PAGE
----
Scientists in Seattle hope to pioneer a more “rational” approach to vaccine development, exploiting powerful computers to better identify immune system targets and reduce the huge burden (and cost) of clinical testing.
“I intend to focus first on malaria vaccines,” said Alan Aderem, an internationally recognized immunologist who will soon be taking the helm of Seattle BioMed. Aderem co-authored a paper in this week’s edition of Nature in which he outlines a new strategy aimed at discovering vaccines against HIV, TB and malaria.
Arguably, the ways in which researchers test and develop vaccines against disease today haven’t changed that much since the 18-century British physician Edward Jenner injected a young man with cowpox to see if it would protect him from smallpox. It did and, so the story goes, vaccines and the science of immunology were born.
Scientists certainly have more sophisticated tools and methods today, but testing a vaccine is still often a “shot in the dark” because of our incomplete understanding of how the immune response works.
What Aderem, his team at Seattle BioMed and collaborators at the neighboring Institute for Systems Biology (which Aderem co-founded with Lee Hood) want to do is exploit the power of computers to more precisely monitor what happens in the immune system when a virus or vaccine gets introduced.
“What we are trying to do is identify the networks involved,’ said Aderem.
Rather than try to find some single cell or immune response to fashion a vaccine around, he said their goal is to recognize first that the immune response often involves many players. Using powerful computational analysis, he said their approach is to initially identify the complex pattern, or network, in the respones.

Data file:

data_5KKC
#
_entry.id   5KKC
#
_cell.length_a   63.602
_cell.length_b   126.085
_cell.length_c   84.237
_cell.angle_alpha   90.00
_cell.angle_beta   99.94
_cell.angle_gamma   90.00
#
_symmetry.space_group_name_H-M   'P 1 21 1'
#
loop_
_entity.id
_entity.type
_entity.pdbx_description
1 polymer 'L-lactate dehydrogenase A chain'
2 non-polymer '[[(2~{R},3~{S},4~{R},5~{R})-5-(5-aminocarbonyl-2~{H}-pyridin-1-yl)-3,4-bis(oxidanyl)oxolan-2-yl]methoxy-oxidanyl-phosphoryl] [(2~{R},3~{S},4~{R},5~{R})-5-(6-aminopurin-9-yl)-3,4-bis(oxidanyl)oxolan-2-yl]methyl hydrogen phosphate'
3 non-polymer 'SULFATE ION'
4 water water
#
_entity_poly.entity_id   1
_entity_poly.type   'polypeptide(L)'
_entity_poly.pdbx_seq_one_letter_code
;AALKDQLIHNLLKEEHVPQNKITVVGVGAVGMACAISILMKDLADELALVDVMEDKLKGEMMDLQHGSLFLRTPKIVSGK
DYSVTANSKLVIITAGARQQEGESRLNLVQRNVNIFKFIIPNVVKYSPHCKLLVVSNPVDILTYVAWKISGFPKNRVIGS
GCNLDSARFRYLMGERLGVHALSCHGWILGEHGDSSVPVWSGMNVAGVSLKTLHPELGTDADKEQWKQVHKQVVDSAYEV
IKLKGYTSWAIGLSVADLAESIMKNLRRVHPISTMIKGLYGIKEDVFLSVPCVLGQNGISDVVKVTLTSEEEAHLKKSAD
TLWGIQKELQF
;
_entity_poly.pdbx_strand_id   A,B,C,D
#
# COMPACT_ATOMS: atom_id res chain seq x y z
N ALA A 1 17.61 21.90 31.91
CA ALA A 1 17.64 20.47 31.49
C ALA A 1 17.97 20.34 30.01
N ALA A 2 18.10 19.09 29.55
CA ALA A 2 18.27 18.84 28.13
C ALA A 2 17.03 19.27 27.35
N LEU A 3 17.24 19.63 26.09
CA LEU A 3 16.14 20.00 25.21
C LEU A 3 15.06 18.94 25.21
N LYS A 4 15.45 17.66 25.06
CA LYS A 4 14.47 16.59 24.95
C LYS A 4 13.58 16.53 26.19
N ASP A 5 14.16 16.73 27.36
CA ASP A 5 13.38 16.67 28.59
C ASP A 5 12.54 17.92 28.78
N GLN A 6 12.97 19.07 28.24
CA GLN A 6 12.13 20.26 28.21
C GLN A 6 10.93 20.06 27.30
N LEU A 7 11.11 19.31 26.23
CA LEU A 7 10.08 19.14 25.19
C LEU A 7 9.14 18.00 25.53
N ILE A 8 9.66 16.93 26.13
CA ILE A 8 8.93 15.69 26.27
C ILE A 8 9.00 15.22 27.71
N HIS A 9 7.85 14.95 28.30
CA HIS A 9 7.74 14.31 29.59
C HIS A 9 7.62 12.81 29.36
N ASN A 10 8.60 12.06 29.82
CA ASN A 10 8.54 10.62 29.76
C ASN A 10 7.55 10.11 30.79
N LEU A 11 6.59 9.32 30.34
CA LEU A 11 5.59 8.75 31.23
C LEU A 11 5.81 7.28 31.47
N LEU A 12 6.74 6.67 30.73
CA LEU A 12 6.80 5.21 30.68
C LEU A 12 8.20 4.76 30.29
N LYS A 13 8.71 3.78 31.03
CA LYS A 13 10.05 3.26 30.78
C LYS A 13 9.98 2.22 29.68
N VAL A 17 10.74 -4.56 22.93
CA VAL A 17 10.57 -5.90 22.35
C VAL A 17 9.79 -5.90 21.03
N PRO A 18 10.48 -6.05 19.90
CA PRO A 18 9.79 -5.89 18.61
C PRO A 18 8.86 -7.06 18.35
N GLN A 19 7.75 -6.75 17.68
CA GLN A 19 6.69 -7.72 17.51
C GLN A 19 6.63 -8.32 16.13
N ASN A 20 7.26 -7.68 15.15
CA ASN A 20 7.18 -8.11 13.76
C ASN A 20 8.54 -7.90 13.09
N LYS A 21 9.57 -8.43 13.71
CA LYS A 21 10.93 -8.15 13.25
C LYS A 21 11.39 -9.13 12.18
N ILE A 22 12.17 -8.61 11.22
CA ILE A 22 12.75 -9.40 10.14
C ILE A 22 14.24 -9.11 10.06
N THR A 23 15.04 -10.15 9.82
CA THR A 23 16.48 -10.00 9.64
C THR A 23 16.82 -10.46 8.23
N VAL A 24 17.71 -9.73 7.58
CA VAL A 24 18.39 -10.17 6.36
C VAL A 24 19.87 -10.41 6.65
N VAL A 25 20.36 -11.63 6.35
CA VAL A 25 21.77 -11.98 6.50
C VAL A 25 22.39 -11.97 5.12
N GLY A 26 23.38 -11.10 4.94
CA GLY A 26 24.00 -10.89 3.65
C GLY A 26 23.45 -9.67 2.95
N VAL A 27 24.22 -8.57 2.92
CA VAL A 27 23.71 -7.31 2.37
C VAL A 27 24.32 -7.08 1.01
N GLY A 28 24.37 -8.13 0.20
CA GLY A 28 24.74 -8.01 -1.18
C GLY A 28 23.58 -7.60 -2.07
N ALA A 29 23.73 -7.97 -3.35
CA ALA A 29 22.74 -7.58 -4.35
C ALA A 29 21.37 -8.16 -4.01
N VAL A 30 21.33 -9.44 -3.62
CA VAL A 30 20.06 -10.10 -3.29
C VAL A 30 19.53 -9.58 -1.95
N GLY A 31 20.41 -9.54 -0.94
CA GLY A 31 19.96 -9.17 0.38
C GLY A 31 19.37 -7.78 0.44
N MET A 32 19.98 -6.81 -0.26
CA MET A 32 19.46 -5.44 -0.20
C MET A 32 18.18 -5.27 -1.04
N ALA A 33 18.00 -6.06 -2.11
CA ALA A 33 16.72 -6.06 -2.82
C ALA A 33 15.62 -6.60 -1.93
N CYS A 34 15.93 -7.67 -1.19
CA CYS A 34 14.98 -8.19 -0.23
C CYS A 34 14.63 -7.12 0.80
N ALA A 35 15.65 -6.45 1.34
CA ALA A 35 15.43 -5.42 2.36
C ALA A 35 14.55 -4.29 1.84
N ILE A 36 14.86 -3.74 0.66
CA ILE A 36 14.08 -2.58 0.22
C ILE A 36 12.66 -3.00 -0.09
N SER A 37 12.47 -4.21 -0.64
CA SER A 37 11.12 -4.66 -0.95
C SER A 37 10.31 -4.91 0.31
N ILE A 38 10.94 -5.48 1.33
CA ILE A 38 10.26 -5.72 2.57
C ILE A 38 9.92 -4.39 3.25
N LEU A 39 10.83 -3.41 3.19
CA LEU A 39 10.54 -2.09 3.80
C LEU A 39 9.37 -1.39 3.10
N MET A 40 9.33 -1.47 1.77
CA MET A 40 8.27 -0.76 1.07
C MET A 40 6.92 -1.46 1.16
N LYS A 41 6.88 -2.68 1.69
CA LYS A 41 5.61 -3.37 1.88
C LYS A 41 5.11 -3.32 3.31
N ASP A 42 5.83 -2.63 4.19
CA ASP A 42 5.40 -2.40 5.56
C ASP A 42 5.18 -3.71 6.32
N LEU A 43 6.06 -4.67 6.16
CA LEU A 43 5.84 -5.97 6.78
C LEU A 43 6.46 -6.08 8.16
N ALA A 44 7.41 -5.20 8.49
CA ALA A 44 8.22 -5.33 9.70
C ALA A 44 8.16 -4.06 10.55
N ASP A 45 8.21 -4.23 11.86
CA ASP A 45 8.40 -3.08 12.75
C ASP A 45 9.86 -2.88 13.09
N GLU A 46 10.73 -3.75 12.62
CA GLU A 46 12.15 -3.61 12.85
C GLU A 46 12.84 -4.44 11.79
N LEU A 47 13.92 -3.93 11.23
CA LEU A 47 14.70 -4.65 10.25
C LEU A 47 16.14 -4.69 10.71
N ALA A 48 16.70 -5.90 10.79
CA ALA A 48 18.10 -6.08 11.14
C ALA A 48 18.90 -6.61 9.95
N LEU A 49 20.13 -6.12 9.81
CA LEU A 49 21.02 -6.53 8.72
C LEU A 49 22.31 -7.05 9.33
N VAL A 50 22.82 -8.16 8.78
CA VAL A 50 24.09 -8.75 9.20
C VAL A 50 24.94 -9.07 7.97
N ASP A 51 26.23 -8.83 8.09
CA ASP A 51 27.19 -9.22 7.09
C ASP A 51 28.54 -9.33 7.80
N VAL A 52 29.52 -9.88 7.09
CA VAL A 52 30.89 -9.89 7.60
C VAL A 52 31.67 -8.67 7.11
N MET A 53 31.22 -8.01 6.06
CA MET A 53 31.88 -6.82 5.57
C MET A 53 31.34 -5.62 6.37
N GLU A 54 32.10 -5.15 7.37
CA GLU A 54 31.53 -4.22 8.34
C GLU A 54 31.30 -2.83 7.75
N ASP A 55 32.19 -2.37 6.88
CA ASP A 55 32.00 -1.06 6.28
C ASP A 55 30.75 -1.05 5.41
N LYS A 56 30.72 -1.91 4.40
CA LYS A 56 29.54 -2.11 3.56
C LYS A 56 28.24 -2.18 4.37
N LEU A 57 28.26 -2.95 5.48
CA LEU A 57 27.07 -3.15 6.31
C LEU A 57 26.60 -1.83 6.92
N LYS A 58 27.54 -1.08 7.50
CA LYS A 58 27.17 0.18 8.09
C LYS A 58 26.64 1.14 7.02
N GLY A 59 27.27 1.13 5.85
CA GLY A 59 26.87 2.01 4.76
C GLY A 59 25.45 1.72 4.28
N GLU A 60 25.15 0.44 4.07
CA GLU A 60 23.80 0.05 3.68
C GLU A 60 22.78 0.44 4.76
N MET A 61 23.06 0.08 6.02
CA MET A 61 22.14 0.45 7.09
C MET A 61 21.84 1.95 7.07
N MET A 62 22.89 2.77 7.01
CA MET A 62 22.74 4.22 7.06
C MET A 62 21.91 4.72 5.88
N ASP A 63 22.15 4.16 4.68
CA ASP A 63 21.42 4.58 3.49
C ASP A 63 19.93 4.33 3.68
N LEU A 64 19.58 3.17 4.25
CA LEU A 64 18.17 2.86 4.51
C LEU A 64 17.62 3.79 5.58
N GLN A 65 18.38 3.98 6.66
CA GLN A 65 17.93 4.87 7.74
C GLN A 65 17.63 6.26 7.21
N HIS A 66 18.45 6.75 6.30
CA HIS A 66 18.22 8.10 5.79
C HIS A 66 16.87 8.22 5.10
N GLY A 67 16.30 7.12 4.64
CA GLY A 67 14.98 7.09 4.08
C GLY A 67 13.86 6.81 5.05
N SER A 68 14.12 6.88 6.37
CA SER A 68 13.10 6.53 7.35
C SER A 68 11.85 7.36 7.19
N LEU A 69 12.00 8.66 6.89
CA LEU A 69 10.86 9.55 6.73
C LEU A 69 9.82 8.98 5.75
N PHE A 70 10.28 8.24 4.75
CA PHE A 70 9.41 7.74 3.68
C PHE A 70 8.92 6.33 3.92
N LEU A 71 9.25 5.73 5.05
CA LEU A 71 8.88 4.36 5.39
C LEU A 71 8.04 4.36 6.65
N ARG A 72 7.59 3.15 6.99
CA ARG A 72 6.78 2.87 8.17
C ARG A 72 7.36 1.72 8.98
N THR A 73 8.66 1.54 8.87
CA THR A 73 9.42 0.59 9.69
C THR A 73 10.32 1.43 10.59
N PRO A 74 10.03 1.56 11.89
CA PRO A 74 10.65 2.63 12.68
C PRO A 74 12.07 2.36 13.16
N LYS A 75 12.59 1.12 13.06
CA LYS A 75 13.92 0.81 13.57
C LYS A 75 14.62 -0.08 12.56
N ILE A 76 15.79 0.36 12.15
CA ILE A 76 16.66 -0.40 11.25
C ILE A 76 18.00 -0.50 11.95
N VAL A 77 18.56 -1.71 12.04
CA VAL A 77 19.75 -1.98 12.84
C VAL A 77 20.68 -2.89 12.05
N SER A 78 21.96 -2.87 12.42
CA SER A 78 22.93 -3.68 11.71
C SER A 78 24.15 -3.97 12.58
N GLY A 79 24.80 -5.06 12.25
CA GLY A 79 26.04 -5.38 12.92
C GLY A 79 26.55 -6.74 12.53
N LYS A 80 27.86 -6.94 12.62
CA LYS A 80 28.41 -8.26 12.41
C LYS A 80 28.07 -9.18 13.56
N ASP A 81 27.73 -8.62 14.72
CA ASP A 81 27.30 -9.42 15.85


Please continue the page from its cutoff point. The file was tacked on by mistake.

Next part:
“Once you know this, you can go in with much smaller, more targeted trials and within a fairly short time period identify the agents of immunogenicity,” said Aderem.
Sounds good in theory, but then so did the idea of “nuclear energy that’s too cheap to meter” and the ongoing promise made by Hood and others that mapping the entire human genome will transform clinical medicine.
Hood is perhaps one of the world’s leading advocates claiming these new high-tech tools will revolutionize medicine, these days dubbing it P4 medicine. But as the director of the National Human Genome Research Institute noted in another Nature paper recently, the clinical benefits are all still largely a promise.
The question is if systems biology will truly be able to help develop cheap, effective vaccines for use in poor countries. Or will it remain, like much of genomics and P4 medicine, an expensive high-tech promise that appears still a distant glimmering on the horizon?
Here’s a post I did a year ago, exploring this question in greater detail, when Aderem, Hood and others at ISB held a forum on the promise of systems biology for global health.
On the cost issue, Aderem said this high-tech approach to vaccine development is almost certain to cost less than today’s methods of developing vaccines.
“Vaccine trials today are impossibly expensive,” said Aderem.
This, he said, is because researchers are still basically just following Jenner’s approach — trying something without really knowing fully why it works. Such an approach requires a massive amount of volunteers because of the need to achieve statistical power (i.e., a clear, demonstrative difference between those who get the vaccine and those who didn’t).
Others criticize the systems biology approach for suffering from an inherent flaw – presuming that doing this massive data collection and manipulation will produce a “pattern” or network of signals that will lead to a vaccine target. Some say this is high-tech “magical thinking” that is no more rational than Jenner’s empirical approach.
Aderem said such criticism is unwarranted. They are not saying the computers are expected to come up with all the biological insights. Rather, he says, they are just more powerful tools to assist the researcher who begins with an insight or hypothesis.
Clearly, Aderem says, the current approach to vaccine development has run up against some serious obstacles when it comes to HIV, malaria and TB. Computers, systems biology and technology in general will never replace a scientist’s insight, he says, but it’s time to start using the tools of the 21st century to move vaccine development completely out of the 18th.